Final Fantasy IV Review for the Nintendo GameBoy Advance, GBA

Final-Fantasy-IV-Advance-Review

Note: The Story section of this review contains story spoilers. 

Intro:

The original game was published by square enix for the Super NES with an American Release in 1991 as Final Fantasy II, Final Fantasy IV Advance (for the Gameboy Advance).

Playing FFIV again for the first time in a while, it seems I've forgotten a lot about the story.  The world we live in has moved on, and indeed, so has the game, with 3D graphics ports released for the Nintendo DS, mobile translation, and PC platforms (and updated 2D graphics for the PSP). Still, though the old 2D sprite's version shows its age in many ways, it's a game that any old-school Final Fantasy fans of the series or of RPG history should play, and it remains surprisingly fun years after its release.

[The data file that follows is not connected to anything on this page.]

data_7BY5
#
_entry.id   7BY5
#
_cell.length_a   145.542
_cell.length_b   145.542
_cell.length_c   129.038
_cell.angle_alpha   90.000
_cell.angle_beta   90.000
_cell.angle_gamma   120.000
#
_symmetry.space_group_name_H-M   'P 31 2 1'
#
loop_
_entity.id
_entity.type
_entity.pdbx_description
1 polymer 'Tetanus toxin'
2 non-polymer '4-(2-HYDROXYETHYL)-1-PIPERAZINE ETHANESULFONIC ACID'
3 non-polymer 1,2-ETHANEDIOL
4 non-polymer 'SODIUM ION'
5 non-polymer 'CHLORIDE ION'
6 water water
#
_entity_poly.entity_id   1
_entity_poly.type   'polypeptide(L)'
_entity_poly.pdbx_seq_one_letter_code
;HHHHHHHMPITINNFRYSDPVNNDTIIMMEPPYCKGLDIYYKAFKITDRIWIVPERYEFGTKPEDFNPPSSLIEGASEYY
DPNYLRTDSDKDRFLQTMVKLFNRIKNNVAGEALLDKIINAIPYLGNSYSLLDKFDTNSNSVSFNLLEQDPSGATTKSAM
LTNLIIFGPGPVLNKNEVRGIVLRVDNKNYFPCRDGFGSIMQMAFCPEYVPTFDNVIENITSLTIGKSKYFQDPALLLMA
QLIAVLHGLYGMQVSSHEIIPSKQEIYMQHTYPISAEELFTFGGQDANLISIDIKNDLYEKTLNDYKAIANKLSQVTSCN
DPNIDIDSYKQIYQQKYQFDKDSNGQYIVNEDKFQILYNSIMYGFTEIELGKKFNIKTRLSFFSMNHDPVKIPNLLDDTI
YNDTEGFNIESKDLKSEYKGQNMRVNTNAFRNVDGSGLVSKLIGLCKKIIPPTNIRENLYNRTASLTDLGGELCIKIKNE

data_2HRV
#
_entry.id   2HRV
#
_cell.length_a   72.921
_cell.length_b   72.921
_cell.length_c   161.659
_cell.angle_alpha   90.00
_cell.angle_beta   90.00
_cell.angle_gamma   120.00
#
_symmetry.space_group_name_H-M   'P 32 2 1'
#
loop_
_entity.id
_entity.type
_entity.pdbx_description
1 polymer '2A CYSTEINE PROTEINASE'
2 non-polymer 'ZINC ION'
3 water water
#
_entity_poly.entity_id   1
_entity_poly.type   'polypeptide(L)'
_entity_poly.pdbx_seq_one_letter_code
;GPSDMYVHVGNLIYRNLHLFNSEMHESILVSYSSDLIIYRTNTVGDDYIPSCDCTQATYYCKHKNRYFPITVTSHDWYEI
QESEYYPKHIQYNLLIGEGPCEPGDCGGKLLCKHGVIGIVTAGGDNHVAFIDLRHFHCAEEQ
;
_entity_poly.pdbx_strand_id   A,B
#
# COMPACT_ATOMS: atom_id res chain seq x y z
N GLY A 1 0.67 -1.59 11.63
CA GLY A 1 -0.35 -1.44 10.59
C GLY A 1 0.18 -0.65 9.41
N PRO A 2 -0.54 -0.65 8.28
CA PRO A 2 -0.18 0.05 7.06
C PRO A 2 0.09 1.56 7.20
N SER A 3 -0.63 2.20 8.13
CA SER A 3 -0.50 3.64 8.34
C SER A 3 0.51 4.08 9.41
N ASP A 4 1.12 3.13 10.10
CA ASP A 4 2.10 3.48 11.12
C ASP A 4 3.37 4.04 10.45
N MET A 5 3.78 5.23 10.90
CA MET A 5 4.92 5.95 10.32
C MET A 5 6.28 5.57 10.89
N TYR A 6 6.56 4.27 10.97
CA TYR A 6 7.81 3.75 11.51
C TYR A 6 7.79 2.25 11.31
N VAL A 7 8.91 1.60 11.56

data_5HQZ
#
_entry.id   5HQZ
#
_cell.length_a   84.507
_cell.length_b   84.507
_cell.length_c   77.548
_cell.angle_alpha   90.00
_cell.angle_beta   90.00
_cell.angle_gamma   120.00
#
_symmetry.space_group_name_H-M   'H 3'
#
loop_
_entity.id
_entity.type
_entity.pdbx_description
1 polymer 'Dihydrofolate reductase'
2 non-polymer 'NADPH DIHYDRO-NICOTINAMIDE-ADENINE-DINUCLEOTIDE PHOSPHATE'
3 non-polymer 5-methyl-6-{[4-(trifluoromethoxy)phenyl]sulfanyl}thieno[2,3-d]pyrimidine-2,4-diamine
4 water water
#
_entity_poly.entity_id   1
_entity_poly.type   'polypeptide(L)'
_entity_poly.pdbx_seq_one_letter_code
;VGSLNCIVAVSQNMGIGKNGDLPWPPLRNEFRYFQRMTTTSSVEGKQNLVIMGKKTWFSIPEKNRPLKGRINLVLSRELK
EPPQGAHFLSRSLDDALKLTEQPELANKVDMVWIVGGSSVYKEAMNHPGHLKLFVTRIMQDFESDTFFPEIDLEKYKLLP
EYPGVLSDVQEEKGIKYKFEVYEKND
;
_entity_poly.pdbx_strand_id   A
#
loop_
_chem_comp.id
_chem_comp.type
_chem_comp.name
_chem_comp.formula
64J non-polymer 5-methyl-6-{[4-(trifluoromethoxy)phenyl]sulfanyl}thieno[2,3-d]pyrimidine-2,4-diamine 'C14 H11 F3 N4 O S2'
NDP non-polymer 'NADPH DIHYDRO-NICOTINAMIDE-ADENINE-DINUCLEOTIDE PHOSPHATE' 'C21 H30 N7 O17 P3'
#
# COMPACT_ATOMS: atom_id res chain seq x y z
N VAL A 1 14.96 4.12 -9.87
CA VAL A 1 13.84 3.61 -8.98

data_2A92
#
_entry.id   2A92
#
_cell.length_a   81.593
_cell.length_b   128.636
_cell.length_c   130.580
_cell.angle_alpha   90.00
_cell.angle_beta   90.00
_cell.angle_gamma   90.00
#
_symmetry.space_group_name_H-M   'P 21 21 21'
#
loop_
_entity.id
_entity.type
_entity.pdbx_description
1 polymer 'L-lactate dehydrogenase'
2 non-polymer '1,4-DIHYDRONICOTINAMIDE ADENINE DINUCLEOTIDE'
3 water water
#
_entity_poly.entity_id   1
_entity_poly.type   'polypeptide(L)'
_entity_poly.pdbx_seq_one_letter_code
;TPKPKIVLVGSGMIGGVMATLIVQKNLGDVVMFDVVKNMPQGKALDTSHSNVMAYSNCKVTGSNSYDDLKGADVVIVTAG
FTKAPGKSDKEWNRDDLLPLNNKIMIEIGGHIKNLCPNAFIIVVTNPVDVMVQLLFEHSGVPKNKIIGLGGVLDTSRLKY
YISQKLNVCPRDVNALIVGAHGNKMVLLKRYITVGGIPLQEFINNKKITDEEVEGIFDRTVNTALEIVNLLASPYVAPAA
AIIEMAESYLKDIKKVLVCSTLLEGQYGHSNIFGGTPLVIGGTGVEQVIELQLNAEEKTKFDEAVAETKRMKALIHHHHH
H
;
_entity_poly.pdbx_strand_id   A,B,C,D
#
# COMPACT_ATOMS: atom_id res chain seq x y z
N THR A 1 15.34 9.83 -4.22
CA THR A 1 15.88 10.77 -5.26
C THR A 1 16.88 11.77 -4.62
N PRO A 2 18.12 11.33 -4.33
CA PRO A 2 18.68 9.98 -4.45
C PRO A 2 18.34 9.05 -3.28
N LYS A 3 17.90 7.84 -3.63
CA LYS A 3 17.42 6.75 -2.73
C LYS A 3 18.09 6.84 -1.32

The Story:

Fans of modern RPG storytelling owe a debt of gratitude to Final Fantasy IV. FFI and Final Fantasy III had bare-bones stories, the cast of charactersFinal Fantasy IV GBA Reviewdidn't even have names! And while Final Fantasy II's story was a bit more elaborate (named characters fighting an ominous empire), it was still quite simple by today's standards, and the game featured probably the least popular (and least RPG-like) gameplay of any early Final Fantasy title.